By 2025 Millennials, or those workers now aged 18 to 34, will make up 75% of the global workforce. Recently they surpassed Generation X to become the largest share of the labor force, according to the Pew Research Center. Just like with past generations, there are a lot of misconceptions when it comes to this group’s work ethic. Entitled, lazy and disloyal are terms bandied about when talking about Millennials. While it's true that Millennials are more willing than are their older brethren to job hop, they are actually loyal, hard workers if they are motivated correctly.

In contrast to previous age groups, Millennials want more out of their employers then just a pay check and job security. Rewind a few decades and that’s all that people cared about. Millennial workers, on the other hand, want to get paid well, but they also want to make a difference and work for a company that gives them the means to achieve that. Yes there are tons of Millennials who will jump ship for a fat pay check, but a lot more Millennials are choosy in terms of which companies they will work for.

Since Millennials will make up the lion’s share of the workforce by 2025, motivating them is going to be key. Compensation matters, but things like work/life balance, job growth and recognition also rank high on their list of motivators.

Recognize and Reward Jobs Well Done 

Millennials​ want to get recognized for a job well done. Known as the trophy generation by some, giving a Millennial employee recognition can go a long way in keeping him or her happy. But that recognition can’t be promises of future promotions or fancy titles. Millennials want to be rewarded with those things that give them instant gratification like time off, professional development and more responsibility. 

Put Millennials in Charge of Projects

A huge motivator for Millennials is being able to make a difference in their workplaces and among the community at large. If a company wants to get the most out of their Millennial workforce, then it is going to have to provide them with opportunities to lead. That doesn’t mean they hand over the reins to an entry-level employee, but managers should be on the lookout for opportunities to give them the lead on projects or initiatives.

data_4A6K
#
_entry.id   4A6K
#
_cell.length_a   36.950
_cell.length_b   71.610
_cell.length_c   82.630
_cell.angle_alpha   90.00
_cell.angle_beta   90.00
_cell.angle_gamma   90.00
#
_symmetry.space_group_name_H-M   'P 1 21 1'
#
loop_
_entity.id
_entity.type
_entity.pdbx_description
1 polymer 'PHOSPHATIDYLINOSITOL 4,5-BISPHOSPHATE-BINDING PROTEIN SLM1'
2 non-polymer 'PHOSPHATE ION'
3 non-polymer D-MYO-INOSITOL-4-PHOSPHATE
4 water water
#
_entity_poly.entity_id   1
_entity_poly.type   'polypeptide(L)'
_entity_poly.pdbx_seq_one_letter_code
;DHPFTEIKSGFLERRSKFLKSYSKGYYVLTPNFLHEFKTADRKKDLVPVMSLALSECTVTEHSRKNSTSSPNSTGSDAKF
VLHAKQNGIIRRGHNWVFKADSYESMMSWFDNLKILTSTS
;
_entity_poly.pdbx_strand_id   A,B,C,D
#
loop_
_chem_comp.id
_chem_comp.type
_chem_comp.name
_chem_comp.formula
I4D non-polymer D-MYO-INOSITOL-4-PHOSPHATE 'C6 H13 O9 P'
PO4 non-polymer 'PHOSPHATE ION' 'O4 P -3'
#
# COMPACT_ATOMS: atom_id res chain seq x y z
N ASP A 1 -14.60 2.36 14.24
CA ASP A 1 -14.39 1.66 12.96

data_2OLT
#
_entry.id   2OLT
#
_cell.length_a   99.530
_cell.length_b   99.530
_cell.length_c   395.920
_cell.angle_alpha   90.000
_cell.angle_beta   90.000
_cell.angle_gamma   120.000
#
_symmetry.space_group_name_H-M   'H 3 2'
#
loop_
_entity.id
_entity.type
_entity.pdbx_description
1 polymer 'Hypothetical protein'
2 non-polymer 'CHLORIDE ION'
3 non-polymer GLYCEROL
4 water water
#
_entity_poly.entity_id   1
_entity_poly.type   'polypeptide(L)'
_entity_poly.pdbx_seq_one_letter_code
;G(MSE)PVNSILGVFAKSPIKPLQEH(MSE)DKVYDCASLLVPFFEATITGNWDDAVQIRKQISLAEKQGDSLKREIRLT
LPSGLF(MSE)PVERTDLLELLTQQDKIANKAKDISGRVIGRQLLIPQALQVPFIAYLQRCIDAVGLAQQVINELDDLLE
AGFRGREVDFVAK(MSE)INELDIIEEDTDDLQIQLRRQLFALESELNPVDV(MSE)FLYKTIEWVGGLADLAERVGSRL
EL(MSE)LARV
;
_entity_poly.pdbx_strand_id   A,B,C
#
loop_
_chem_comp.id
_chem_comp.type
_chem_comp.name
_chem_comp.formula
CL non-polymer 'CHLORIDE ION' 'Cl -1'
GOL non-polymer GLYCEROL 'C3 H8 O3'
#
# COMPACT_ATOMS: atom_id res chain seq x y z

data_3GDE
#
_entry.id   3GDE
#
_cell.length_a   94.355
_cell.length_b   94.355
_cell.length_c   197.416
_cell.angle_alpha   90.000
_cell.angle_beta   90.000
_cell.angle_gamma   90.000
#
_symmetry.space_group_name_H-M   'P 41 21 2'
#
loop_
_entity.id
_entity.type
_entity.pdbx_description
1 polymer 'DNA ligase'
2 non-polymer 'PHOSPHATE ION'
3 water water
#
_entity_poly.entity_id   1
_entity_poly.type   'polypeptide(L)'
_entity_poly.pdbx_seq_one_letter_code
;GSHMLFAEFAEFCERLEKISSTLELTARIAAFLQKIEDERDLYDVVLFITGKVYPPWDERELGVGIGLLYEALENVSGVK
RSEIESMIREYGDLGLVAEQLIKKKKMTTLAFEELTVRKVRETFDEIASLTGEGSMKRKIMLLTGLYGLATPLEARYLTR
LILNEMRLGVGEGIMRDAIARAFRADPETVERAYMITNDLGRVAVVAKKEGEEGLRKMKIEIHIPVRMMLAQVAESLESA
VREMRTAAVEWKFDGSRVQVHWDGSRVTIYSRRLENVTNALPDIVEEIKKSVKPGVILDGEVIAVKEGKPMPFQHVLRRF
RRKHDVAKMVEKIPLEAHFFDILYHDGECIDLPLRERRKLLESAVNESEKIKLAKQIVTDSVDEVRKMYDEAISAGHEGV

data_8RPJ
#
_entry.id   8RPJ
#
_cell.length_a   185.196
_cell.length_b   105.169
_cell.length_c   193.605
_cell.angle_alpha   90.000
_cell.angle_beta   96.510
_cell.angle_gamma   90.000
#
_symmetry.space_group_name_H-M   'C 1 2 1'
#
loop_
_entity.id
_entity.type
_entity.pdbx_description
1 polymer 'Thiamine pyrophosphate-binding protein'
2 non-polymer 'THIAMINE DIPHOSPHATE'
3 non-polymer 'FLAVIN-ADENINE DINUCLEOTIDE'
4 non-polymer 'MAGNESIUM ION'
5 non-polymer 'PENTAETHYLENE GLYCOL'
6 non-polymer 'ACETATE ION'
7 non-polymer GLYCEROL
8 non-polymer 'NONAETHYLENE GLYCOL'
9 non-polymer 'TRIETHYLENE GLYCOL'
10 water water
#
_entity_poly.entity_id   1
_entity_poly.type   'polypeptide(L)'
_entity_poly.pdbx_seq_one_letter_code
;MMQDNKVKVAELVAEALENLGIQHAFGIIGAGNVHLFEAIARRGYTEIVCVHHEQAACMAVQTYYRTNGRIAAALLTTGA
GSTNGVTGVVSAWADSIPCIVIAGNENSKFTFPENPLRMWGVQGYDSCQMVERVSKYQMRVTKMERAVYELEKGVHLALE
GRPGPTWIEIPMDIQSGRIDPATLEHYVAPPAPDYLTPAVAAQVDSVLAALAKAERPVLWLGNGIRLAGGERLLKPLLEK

It’s also a bad idea to keep Millennial employees out of the loop when it comes to the direction of the company. They don’t have to have a voice in the board meeting, but there should be an open door policy where Millennials can feel comfortable asking questions and weighing in. Embracing a culture where the company gives back to the community and letting Millennials take a lead role in the outreach can also go a long way in motivation.

Work/Life Balance Trumps Salary

A lot of Millennials grew up amid the Great Recession and record foreclosures and saw their parents work long hours and still lose their jobs. As a result Millennials care a lot about work/life balance, which means companies better offer things like flexible work schedules, the ability to telecommute and time off. Thanks to technology, employees are no longer tethered to their desks and Millennials know that. If a company forces Millennials to work 9 to 5 in the office, chances are retention among that group is going to suffer.

Technology Isn't an Afterthought

Unlike their parents and even the generation before them, Millennials grew up with technology and in some cases are more comfortable using it to communicate than they are face-to-face. Millennials also want to be able to use their technology at work and expect employers to embrace a BYOD (bring your own device) mentality or at least provide the latest technology. For companies that place a lot of emphasis on technology, it will not only keep Millennials engaged but it provides an opportunity for them to tap the millennial’s knowledge about technology trends.

Career Development Is Key to Keeping Millennials Happy

For the Millennial generation, it’s not enough to get a job and stay in that same role for the next few years. Because of their desire to make a difference, they are going to want to continue to develop their skills. If a company doesn’t provide professional development and mentorships, they will seek it elsewhere. Providing these employees with career development and a track for their future at the company can go a long way in building goodwill.

Community Atmosphere Will Get the Job Done

One of the biggest differences between Millennials and baby boomers is their desire to work in groups and collaborate. Whether that means a video chat or an in-face brainstorming session, companies that encourage group projects and an open workspaces will be paid back in terms of creativity and productivity. Lock a Millennial up in a cubicle with high walls and no ability to confer with his or her co-workers, and chances are you’ll end up with a dissatisfied employee.

The Bottom Line

Criticisms and misconceptions about one generation to the next have been discussed for decades. With the Millennials, because of their sheer size, not understanding how to motivate them can put a company at a big competitive disadvantage. With turnover costing companies dearly and Millennials more than willing to job hop, companies have to make sure they are keeping their millennial workforce motivated and happy.

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